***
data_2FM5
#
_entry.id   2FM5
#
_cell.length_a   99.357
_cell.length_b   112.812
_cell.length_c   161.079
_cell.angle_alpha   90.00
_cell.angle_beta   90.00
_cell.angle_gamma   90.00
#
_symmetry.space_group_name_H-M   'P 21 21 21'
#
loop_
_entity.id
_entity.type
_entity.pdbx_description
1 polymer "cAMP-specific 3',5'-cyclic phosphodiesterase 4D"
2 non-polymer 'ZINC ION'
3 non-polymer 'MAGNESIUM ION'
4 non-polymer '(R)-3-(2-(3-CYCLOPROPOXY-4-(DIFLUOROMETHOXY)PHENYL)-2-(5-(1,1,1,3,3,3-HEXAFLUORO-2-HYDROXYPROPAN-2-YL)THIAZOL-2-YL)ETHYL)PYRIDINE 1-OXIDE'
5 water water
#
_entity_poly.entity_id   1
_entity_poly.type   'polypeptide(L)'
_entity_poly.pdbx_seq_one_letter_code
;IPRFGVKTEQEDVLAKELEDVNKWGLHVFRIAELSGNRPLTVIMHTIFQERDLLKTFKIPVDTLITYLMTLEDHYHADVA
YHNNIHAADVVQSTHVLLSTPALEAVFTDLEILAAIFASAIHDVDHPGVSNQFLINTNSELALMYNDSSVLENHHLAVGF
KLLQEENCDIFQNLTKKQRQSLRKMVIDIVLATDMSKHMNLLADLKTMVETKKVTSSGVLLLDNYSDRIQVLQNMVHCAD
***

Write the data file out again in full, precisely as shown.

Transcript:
data_2FM5
#
_entry.id   2FM5
#
_cell.length_a   99.357
_cell.length_b   112.812
_cell.length_c   161.079
_cell.angle_alpha   90.00
_cell.angle_beta   90.00
_cell.angle_gamma   90.00
#
_symmetry.space_group_name_H-M   'P 21 21 21'
#
loop_
_entity.id
_entity.type
_entity.pdbx_description
1 polymer "cAMP-specific 3',5'-cyclic phosphodiesterase 4D"
2 non-polymer 'ZINC ION'
3 non-polymer 'MAGNESIUM ION'
4 non-polymer '(R)-3-(2-(3-CYCLOPROPOXY-4-(DIFLUOROMETHOXY)PHENYL)-2-(5-(1,1,1,3,3,3-HEXAFLUORO-2-HYDROXYPROPAN-2-YL)THIAZOL-2-YL)ETHYL)PYRIDINE 1-OXIDE'
5 water water
#
_entity_poly.entity_id   1
_entity_poly.type   'polypeptide(L)'
_entity_poly.pdbx_seq_one_letter_code
;IPRFGVKTEQEDVLAKELEDVNKWGLHVFRIAELSGNRPLTVIMHTIFQERDLLKTFKIPVDTLITYLMTLEDHYHADVA
YHNNIHAADVVQSTHVLLSTPALEAVFTDLEILAAIFASAIHDVDHPGVSNQFLINTNSELALMYNDSSVLENHHLAVGF
KLLQEENCDIFQNLTKKQRQSLRKMVIDIVLATDMSKHMNLLADLKTMVETKKVTSSGVLLLDNYSDRIQVLQNMVHCAD